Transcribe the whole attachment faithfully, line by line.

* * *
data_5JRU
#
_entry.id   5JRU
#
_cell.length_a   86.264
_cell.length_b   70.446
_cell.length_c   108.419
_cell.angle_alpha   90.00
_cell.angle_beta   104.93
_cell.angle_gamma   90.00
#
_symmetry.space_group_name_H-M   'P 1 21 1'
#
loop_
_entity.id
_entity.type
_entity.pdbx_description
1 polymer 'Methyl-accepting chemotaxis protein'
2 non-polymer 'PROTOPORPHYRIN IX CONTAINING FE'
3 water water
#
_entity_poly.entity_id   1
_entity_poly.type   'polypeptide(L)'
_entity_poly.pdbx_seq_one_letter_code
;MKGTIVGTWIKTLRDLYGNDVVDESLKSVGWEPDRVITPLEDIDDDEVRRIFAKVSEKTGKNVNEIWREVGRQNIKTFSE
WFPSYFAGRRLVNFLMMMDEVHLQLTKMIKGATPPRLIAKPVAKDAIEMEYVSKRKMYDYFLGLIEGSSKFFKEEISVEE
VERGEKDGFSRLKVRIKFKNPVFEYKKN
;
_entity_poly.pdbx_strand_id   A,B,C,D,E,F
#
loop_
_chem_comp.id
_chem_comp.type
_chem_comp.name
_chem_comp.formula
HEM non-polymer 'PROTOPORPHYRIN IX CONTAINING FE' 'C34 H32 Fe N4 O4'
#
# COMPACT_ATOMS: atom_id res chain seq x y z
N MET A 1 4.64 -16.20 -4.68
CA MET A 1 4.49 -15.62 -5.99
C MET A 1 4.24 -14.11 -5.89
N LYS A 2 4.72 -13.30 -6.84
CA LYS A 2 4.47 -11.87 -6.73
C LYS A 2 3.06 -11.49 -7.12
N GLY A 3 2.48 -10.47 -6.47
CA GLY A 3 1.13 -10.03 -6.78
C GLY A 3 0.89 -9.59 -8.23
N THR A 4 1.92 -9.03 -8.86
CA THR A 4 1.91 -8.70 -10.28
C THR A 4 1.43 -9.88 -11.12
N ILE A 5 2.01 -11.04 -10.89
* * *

data_5JRU
#
_entry.id   5JRU
#
_cell.length_a   86.264
_cell.length_b   70.446
_cell.length_c   108.419
_cell.angle_alpha   90.00
_cell.angle_beta   104.93
_cell.angle_gamma   90.00
#
_symmetry.space_group_name_H-M   'P 1 21 1'
#
loop_
_entity.id
_entity.type
_entity.pdbx_description
1 polymer 'Methyl-accepting chemotaxis protein'
2 non-polymer 'PROTOPORPHYRIN IX CONTAINING FE'
3 water water
#
_entity_poly.entity_id   1
_entity_poly.type   'polypeptide(L)'
_entity_poly.pdbx_seq_one_letter_code
;MKGTIVGTWIKTLRDLYGNDVVDESLKSVGWEPDRVITPLEDIDDDEVRRIFAKVSEKTGKNVNEIWREVGRQNIKTFSE
WFPSYFAGRRLVNFLMMMDEVHLQLTKMIKGATPPRLIAKPVAKDAIEMEYVSKRKMYDYFLGLIEGSSKFFKEEISVEE
VERGEKDGFSRLKVRIKFKNPVFEYKKN
;
_entity_poly.pdbx_strand_id   A,B,C,D,E,F
#
loop_
_chem_comp.id
_chem_comp.type
_chem_comp.name
_chem_comp.formula
HEM non-polymer 'PROTOPORPHYRIN IX CONTAINING FE' 'C34 H32 Fe N4 O4'
#
# COMPACT_ATOMS: atom_id res chain seq x y z
N MET A 1 4.64 -16.20 -4.68
CA MET A 1 4.49 -15.62 -5.99
C MET A 1 4.24 -14.11 -5.89
N LYS A 2 4.72 -13.30 -6.84
CA LYS A 2 4.47 -11.87 -6.73
C LYS A 2 3.06 -11.49 -7.12
N GLY A 3 2.48 -10.47 -6.47
CA GLY A 3 1.13 -10.03 -6.78
C GLY A 3 0.89 -9.59 -8.23
N THR A 4 1.92 -9.03 -8.86
CA THR A 4 1.91 -8.70 -10.28
C THR A 4 1.43 -9.88 -11.12
N ILE A 5 2.01 -11.04 -10.89